Brief self-report questionnaires of psychosis-risk symptoms (e.g., PRIME) correlate highly with clinician-administered gold-standard interviews (e.g., Structured Interview for Psychosis-Risk Syndromes, SIPS), indicating screener utility for assessing attenuated psychosis symptoms. Nonetheless, in some instances, psychosis-risk questionnaires produce false-positives and mismatched responses relative to clinician interviews. Examination of mismatches (e.g., when an individual’s response on questionnaires differs from clinical interview) may help elucidate when and why discrepant responses occur. The current study attempted to identify patterns of response mismatches between the PRIME screen and corresponding items from the SIPS for 108 help-seeking adolescents who were administered both instruments. Mismatch response rates for PRIME items ranged from 5.9-29.4%. Participants who met criteria for psychosis-risk had a tendency to report interview/questionnaire mismatch regarding “mind-reading” experiences compared to non-at-risk participants. Male participants were more likely to have inconsistent reports about the experience of “hearing a person mumbling or talking when there is no one near.” Finally, mismatch rates of reported experiences of “hearing their own thoughts being spoken out loud” were greater for younger aged participants. These patterns of mismatch may clarify possible reasons for discrepancies between screener and interview measures, ultimately helping to improve screener effectiveness towards early identification of psychosis-risk.
Mentor: Lia Purpura
UC 312 | 2:15 p.m.
By Ear describes an experimental approach to the composition of poetry, drawing upon my own experience of “writing by ear.” As a writer, prior to working on this project, my compositional method was based upon hearing spoken phrases, jotting them down, and returning to them later. By the time I returned to them, however, I had lost the intensity and honesty of the phrase, or was too worried about forcing deliberate meaning into it. I set for myself the task of writing as much as possible as soon as I heard one of these suggestive phrases, exploring where it led until the idea was spent. This process forced me to write by ear and instinct, paying attention to patterns, rhythms, and stresses in natural and organic ways. I would later refine and edit these pieces into their finished states. My presentation and performance will focus on a discussion of this method as I explore my own work, as well as incorporating interviews from professional writers about their practices of “writing by ear.” It will also discuss how there is still an element of writing poetry that remains mysterious, despite an intentional and organized method.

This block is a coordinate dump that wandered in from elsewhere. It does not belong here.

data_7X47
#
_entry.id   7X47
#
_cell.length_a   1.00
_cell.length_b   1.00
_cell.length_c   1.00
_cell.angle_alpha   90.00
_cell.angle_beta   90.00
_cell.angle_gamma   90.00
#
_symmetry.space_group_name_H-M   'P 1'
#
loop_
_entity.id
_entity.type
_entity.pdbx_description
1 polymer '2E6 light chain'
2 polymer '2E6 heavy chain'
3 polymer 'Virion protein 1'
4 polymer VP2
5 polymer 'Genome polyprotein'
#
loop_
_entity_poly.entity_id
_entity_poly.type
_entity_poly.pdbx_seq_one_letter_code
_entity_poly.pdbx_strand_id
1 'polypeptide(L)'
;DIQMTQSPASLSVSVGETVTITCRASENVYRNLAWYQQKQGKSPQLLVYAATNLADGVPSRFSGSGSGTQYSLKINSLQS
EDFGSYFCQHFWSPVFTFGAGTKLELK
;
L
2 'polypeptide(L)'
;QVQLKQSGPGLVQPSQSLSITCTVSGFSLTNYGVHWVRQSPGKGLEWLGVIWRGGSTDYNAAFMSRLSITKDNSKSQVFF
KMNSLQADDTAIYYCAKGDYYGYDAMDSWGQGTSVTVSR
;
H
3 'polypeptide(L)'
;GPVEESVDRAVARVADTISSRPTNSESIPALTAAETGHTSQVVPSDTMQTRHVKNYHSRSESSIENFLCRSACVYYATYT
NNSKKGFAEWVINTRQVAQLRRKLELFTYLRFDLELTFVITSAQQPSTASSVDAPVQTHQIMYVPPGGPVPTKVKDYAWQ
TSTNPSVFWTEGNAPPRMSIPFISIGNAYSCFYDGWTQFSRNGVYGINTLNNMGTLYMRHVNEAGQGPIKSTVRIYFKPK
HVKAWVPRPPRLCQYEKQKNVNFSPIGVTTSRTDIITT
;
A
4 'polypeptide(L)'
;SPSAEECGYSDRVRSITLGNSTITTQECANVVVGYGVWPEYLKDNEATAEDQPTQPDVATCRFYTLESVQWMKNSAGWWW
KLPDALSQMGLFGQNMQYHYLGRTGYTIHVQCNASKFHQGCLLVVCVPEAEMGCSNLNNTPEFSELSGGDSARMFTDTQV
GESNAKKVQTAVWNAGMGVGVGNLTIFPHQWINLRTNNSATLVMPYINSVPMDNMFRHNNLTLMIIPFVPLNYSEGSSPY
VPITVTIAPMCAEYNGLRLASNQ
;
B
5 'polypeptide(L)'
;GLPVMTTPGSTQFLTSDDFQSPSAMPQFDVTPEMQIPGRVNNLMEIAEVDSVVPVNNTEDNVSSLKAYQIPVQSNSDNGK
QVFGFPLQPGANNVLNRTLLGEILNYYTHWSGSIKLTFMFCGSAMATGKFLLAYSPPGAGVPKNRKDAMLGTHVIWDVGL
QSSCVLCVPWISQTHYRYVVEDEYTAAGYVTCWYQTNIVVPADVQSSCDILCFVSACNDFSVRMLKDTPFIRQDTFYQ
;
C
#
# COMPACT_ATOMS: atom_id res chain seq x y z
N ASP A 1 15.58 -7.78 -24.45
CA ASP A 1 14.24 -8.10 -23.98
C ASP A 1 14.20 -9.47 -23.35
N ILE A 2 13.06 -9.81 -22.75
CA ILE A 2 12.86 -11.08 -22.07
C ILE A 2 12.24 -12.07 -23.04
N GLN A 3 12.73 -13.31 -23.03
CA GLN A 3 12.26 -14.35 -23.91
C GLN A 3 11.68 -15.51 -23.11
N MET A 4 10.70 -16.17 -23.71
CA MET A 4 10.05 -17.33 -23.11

Parental Stress Impacts Children’s Effortful Control through Maternal Psychological Well-Being and Physical Coercion
Mentor: Charissa Cheah
UC 312 | 10:30 a.m.
Children’s effortful control (EC) predicts their behavioral, emotional, and academic outcomes. Parents can undermine children’s EC by employing highly controlling parenting practices such as physical coercion (PC). Asian-American parents are characterized as more controlling than European-American parents. However, the processes through which contextual and personal characteristics lead to controlling parenting practices and ultimately Asian-American children’s EC is unknown. Asian-American mothers may experience high levels of parenting stress (PS) as immigrants navigating their new environment, which may impair their psychological well-being (PWB). Furthermore, mothers with decreased PWB might be more likely to use PC, which undermines their children’s EC. The present study examined if Asian-American mothers’ (N=111) PS predicted their PWB, which in turn predicted maternal use of PC, and ultimately their preschool children’s EC, using questionnaire data. Serial mediation analysis indicated that higher PS predicted lower levels of maternal PWB (a1=-0.90, SE=0.17, p<.001), which in turn was associated with an increased use of PC. Higher PC was ultimately associated with lower levels of children’s EC (a3=-0.02, SE=0.01, p<.01). All indirect effects were significant. Implications for the implementation of culturally-appropriate programs will be discussed.